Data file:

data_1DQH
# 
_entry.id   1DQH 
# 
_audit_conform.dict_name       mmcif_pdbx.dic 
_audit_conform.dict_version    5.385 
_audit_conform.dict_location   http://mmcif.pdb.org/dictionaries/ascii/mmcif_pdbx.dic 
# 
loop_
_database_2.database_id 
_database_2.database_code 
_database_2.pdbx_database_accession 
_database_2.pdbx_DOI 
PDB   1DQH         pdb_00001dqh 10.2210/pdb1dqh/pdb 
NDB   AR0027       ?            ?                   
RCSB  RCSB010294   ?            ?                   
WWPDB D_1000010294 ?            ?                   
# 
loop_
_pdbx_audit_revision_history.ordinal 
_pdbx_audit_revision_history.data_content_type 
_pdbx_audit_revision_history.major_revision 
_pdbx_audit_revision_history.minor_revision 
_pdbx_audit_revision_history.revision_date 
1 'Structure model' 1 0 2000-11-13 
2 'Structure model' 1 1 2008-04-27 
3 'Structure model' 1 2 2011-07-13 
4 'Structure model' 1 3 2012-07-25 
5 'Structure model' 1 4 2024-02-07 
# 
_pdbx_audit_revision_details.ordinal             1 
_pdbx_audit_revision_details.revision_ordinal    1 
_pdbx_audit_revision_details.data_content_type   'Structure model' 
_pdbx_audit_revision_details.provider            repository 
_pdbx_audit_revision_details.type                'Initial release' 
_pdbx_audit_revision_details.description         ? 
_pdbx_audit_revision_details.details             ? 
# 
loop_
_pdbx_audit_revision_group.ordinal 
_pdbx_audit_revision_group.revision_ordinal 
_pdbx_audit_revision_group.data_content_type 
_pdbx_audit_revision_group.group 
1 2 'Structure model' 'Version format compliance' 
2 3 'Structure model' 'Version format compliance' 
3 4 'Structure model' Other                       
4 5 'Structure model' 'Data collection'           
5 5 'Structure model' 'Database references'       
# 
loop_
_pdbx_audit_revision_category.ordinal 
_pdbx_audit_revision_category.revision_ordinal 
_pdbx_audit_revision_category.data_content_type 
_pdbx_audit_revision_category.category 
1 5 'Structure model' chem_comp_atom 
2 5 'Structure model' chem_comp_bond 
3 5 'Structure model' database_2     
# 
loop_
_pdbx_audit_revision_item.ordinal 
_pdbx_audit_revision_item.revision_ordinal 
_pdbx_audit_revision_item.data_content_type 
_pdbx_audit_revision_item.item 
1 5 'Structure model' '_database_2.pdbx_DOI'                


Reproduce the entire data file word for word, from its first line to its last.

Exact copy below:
data_1DQH
# 
_entry.id   1DQH 
# 
_audit_conform.dict_name       mmcif_pdbx.dic 
_audit_conform.dict_version    5.385 
_audit_conform.dict_location   http://mmcif.pdb.org/dictionaries/ascii/mmcif_pdbx.dic 
# 
loop_
_database_2.database_id 
_database_2.database_code 
_database_2.pdbx_database_accession 
_database_2.pdbx_DOI 
PDB   1DQH         pdb_00001dqh 10.2210/pdb1dqh/pdb 
NDB   AR0027       ?            ?                   
RCSB  RCSB010294   ?            ?                   
WWPDB D_1000010294 ?            ?                   
# 
loop_
_pdbx_audit_revision_history.ordinal 
_pdbx_audit_revision_history.data_content_type 
_pdbx_audit_revision_history.major_revision 
_pdbx_audit_revision_history.minor_revision 
_pdbx_audit_revision_history.revision_date 
1 'Structure model' 1 0 2000-11-13 
2 'Structure model' 1 1 2008-04-27 
3 'Structure model' 1 2 2011-07-13 
4 'Structure model' 1 3 2012-07-25 
5 'Structure model' 1 4 2024-02-07 
# 
_pdbx_audit_revision_details.ordinal             1 
_pdbx_audit_revision_details.revision_ordinal    1 
_pdbx_audit_revision_details.data_content_type   'Structure model' 
_pdbx_audit_revision_details.provider            repository 
_pdbx_audit_revision_details.type                'Initial release' 
_pdbx_audit_revision_details.description         ? 
_pdbx_audit_revision_details.details             ? 
# 
loop_
_pdbx_audit_revision_group.ordinal 
_pdbx_audit_revision_group.revision_ordinal 
_pdbx_audit_revision_group.data_content_type 
_pdbx_audit_revision_group.group 
1 2 'Structure model' 'Version format compliance' 
2 3 'Structure model' 'Version format compliance' 
3 4 'Structure model' Other                       
4 5 'Structure model' 'Data collection'           
5 5 'Structure model' 'Database references'       
# 
loop_
_pdbx_audit_revision_category.ordinal 
_pdbx_audit_revision_category.revision_ordinal 
_pdbx_audit_revision_category.data_content_type 
_pdbx_audit_revision_category.category 
1 5 'Structure model' chem_comp_atom 
2 5 'Structure model' chem_comp_bond 
3 5 'Structure model' database_2     
# 
loop_
_pdbx_audit_revision_item.ordinal 
_pdbx_audit_revision_item.revision_ordinal 
_pdbx_audit_revision_item.data_content_type 
_pdbx_audit_revision_item.item 
1 5 'Structure model' '_database_2.pdbx_DOI'                